DevOps Engineers are in demand like nobody’s business. Well, somebody’s business, because that’s sort of the whole point. But either way this pent up demand means good news for anyone considering a career in the field. Even more good news — at an average of $100,000+ per year, DevOps engineers command healthy salaries.
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Engineers in this field have to flex multiple different muscles in order to do their jobs well. This makes the role both challenging and fulfilling. They also get to have a major impact on their organization in terms of efficiency and reliability. In fact, companies using DevOps practices reportedly deploy code up to 30 times more frequently than competitors—and 50 percent fewer of their deployments fail.
All that said, this role is not without its challenges. Because the field is newer, there really isn’t a clear cut career path. Some DevOps engineers start as developers while others start as system administrators. Others get their start in something else entirely. Complicating things further is this role can have very different responsibilities from one company to another. Be aware of this as you interview. It’s important to clarify often wildly different sets of expectations.
The upside of all this murkiness? Individuals who are interested in this field can build their own path to some extent, accumulating experience in different industries and roles in order to carve out a career that makes sense for them. If you’re interested in a career in DevOps, the following tips can help get you on your way.What DevOps Engineers Need to Know: Programming Skills
Weak programming skills are one of the resume gaps that many employers cite when it comes to DevOps candidates, so if you’re aiming for a career in this field, you need to make sure that you are up to date with languages like Ruby or Python at a minimum.
Some consider DevOps challenging to break into. Why? Because you need to be able to write code and to work across and integrate different systems and applications. Job listings include everything from networking and data management to storage, security and even newer container technologies like Docker, Mesos, Kubernetes and Nomad. Most employers won’t expect you to be an expert in all, but have experience in at least some.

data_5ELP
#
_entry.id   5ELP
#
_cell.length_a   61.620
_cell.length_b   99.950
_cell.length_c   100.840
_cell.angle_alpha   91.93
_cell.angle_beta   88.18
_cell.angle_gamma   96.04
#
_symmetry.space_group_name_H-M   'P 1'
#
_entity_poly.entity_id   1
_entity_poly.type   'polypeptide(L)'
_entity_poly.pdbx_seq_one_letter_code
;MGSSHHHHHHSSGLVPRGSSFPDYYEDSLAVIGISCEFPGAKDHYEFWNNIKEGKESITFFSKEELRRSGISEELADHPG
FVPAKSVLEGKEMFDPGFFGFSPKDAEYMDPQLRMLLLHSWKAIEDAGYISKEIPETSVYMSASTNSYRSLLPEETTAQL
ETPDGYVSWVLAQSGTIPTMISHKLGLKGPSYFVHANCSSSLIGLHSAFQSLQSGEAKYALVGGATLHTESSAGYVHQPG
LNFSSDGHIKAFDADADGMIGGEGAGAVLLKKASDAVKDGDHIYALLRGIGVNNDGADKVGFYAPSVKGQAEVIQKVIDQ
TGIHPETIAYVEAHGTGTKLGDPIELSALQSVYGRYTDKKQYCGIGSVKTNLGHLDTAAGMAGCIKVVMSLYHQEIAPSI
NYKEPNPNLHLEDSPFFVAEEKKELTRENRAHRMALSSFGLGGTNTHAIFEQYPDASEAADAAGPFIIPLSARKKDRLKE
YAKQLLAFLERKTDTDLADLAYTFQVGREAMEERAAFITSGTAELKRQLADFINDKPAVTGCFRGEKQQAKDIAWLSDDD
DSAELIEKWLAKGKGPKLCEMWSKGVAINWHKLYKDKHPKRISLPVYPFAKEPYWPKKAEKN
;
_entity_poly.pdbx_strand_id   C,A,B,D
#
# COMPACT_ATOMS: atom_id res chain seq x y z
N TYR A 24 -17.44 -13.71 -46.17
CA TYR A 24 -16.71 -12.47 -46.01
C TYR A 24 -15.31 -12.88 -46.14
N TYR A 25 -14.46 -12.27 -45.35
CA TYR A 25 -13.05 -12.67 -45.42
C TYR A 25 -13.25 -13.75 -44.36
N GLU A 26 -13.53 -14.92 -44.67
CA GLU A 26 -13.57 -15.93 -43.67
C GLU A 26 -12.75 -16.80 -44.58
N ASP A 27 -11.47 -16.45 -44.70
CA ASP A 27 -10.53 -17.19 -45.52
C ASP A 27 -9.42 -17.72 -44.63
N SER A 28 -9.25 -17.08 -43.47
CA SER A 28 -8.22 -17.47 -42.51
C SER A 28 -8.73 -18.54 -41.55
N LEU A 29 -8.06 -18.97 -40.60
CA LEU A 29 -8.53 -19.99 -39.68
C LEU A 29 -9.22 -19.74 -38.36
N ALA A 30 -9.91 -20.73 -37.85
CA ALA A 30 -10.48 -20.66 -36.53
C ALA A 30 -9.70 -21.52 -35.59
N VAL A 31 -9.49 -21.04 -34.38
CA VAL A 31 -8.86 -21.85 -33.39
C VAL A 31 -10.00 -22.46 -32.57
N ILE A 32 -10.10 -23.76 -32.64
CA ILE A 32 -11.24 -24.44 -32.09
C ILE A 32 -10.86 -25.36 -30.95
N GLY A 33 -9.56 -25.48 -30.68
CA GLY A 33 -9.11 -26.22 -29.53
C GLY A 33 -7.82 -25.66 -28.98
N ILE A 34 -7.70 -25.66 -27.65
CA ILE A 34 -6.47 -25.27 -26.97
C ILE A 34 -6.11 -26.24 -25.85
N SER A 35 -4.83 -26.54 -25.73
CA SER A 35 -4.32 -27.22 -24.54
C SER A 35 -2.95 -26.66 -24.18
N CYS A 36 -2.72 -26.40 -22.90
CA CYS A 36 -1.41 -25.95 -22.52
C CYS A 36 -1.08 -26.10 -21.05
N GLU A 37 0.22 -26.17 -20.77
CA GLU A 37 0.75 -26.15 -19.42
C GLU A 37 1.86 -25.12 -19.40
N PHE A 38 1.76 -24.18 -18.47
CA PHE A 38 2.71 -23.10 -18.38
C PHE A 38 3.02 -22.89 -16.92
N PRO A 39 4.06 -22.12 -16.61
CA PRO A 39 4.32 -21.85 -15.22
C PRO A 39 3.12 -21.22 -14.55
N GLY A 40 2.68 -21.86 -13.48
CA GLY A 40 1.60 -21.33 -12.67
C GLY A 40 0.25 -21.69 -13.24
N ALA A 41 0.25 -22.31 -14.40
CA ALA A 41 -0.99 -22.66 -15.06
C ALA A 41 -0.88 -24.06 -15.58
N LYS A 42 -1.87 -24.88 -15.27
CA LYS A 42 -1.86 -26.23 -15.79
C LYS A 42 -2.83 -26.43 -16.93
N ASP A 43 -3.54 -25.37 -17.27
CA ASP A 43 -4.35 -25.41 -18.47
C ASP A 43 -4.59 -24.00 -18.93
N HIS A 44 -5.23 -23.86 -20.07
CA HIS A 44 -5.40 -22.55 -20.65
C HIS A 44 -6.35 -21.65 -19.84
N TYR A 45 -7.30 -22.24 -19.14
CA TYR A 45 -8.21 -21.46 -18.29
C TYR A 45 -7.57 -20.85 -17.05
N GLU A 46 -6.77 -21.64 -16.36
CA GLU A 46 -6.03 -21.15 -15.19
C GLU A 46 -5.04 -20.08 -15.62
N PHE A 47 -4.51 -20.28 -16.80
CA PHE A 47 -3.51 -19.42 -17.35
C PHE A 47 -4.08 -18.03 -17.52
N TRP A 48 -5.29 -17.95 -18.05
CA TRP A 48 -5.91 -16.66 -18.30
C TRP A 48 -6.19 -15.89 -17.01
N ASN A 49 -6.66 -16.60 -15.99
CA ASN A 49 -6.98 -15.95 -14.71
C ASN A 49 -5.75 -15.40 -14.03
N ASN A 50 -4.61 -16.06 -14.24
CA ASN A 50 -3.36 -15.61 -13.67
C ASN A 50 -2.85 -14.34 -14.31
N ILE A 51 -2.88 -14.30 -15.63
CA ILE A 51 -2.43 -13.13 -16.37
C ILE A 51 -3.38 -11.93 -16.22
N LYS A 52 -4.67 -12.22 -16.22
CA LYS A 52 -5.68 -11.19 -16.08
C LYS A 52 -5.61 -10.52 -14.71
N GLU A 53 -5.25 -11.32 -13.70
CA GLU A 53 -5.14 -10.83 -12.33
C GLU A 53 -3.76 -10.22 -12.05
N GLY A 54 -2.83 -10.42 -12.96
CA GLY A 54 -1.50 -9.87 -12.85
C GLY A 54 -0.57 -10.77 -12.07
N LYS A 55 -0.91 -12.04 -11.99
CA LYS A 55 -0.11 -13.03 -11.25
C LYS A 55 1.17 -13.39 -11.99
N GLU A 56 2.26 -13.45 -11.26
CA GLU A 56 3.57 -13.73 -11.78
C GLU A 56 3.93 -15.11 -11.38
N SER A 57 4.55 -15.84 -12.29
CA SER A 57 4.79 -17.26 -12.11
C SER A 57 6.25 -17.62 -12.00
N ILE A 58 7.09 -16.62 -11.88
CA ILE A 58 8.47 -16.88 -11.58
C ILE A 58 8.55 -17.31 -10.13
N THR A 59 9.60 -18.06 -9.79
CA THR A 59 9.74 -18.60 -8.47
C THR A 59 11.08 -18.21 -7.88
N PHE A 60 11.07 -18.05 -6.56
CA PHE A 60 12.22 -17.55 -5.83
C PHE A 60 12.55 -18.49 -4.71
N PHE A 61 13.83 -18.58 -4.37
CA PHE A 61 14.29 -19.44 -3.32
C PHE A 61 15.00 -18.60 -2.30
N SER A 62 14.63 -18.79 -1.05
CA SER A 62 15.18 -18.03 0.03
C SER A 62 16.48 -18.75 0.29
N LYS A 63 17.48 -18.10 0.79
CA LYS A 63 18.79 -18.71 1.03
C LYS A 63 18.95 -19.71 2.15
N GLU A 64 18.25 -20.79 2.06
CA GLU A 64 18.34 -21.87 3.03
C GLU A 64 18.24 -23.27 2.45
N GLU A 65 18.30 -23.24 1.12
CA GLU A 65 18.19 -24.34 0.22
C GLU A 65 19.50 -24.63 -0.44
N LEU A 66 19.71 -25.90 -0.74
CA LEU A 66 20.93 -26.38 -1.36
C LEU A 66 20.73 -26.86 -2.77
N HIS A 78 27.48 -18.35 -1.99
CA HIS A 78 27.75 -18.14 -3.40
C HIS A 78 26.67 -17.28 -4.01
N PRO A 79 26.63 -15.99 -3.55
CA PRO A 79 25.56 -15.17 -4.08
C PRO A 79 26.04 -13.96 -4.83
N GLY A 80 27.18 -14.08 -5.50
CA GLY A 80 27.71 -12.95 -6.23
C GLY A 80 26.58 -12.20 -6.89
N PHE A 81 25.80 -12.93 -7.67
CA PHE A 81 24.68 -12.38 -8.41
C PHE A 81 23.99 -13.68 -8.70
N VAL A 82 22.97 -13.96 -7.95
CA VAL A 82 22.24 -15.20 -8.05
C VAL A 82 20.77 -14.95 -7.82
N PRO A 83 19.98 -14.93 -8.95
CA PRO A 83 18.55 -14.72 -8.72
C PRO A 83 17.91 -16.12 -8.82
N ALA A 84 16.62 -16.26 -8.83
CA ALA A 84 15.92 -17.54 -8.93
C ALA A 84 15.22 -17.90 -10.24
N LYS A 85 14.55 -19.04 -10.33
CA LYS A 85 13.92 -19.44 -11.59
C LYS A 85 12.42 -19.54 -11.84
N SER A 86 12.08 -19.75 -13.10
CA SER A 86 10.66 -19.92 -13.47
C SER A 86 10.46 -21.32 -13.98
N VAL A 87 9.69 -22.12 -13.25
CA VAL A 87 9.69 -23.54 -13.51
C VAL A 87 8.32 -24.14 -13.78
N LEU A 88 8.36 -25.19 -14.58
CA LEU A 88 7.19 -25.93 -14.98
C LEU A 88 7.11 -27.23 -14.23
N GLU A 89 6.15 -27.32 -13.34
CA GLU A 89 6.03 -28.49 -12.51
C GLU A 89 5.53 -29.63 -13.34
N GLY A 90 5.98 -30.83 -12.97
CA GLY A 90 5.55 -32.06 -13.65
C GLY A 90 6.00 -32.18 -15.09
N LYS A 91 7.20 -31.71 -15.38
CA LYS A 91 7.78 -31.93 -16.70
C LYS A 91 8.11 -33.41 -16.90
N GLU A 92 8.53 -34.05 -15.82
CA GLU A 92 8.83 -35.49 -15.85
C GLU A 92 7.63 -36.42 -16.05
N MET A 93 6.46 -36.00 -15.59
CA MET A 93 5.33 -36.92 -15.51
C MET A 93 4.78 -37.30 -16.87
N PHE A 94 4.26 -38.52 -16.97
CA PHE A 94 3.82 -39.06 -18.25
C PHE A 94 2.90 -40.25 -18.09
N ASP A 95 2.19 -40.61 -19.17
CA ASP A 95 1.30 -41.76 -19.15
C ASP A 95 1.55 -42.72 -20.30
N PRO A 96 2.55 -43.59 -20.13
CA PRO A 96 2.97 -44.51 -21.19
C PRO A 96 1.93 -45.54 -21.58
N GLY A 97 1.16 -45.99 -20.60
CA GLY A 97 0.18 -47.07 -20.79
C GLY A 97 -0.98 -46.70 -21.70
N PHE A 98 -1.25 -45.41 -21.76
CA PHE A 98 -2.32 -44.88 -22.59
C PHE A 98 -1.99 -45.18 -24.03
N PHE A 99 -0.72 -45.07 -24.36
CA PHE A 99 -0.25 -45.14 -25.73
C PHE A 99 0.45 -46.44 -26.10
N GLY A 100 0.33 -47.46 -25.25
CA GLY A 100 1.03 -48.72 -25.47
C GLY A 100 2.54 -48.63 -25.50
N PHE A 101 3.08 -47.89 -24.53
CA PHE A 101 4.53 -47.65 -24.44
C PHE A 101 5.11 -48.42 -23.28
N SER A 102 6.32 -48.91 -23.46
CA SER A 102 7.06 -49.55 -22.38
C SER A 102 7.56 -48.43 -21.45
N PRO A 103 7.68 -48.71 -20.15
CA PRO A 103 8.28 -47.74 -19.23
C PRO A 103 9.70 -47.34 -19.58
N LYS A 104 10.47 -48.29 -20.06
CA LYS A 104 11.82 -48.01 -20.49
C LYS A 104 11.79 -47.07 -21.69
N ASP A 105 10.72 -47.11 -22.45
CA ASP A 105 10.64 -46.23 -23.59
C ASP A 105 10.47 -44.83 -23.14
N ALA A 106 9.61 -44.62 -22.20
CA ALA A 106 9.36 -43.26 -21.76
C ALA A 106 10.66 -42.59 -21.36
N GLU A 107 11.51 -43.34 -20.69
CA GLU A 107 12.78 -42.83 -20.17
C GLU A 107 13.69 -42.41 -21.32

A few you’d be well advised to gain more experience in include third party APIs and configuration management tools like Chef, Puppet and Ansible. You should also be able to speak to the importance and implementation of a sound software development lifecycle (SDLC), including version control, automated tests and deployment best practices.
And because part of your job as a DevOps engineer is to improve and add efficiency to existing processes, you should demonstrate your ability to stay on top of emerging trends and technologies. Positioning yourself as a constant learner who is not content with the status quo is a surefire way to set yourself apart in the interview process.Work On Seeing the Whole Picture
While the strong focus on coding chops makes software engineering a natural path to a career in DevOps, the challenge for candidates who are coming from this world is they need to be able to prove that they can look outside their immediate team and project.
DevOps engineers facilitate collaboration and communication between the Development and IT teams within an organization. For successful interviews, demonstrate your understanding of how disparate parts of the technical organization fit and work together.
Given the emphasis on communication and collaboration in DevOps, soft skills are more critical than in other engineering roles. Need proof? In a CA Technologies’ survey of 1,300 IT decision makers, soft skills all ranked highly for DevOps success. These skills included communication (36%), project management skills (30%), and people skills (30%). All ranked above technical skills.
As Dell engineer and chief security architect David Mortman noted in a recent article for DevOps.com, “Sharing is a key tenet of DevOps and if you can’t share what you know and what you’ve learned, then having that knowledge is effectively useless. You’ve just made yourself a bottleneck.”
One of the reasons soft skills are so important is this role is highly cross-functional. Most DevOps engineers must overcome silos between the development and operations team. These teams may be competitive or even mistrustful of one another. As a result, may hesitate to share knowledge and best practices.
In this way, the DevOps movement impacts the culture of an organization. They bring engineers in the development and operations together to develop and maintain the production system as a single team.Wrapping Up What DevOps Engineers Need to Know
DevOps is an exciting field with the chance to enact change on your respective organization. What’s more, it gives its practitioners countless learning opportunities along the way.
If this is a field you’re committed to carving out a career path in:
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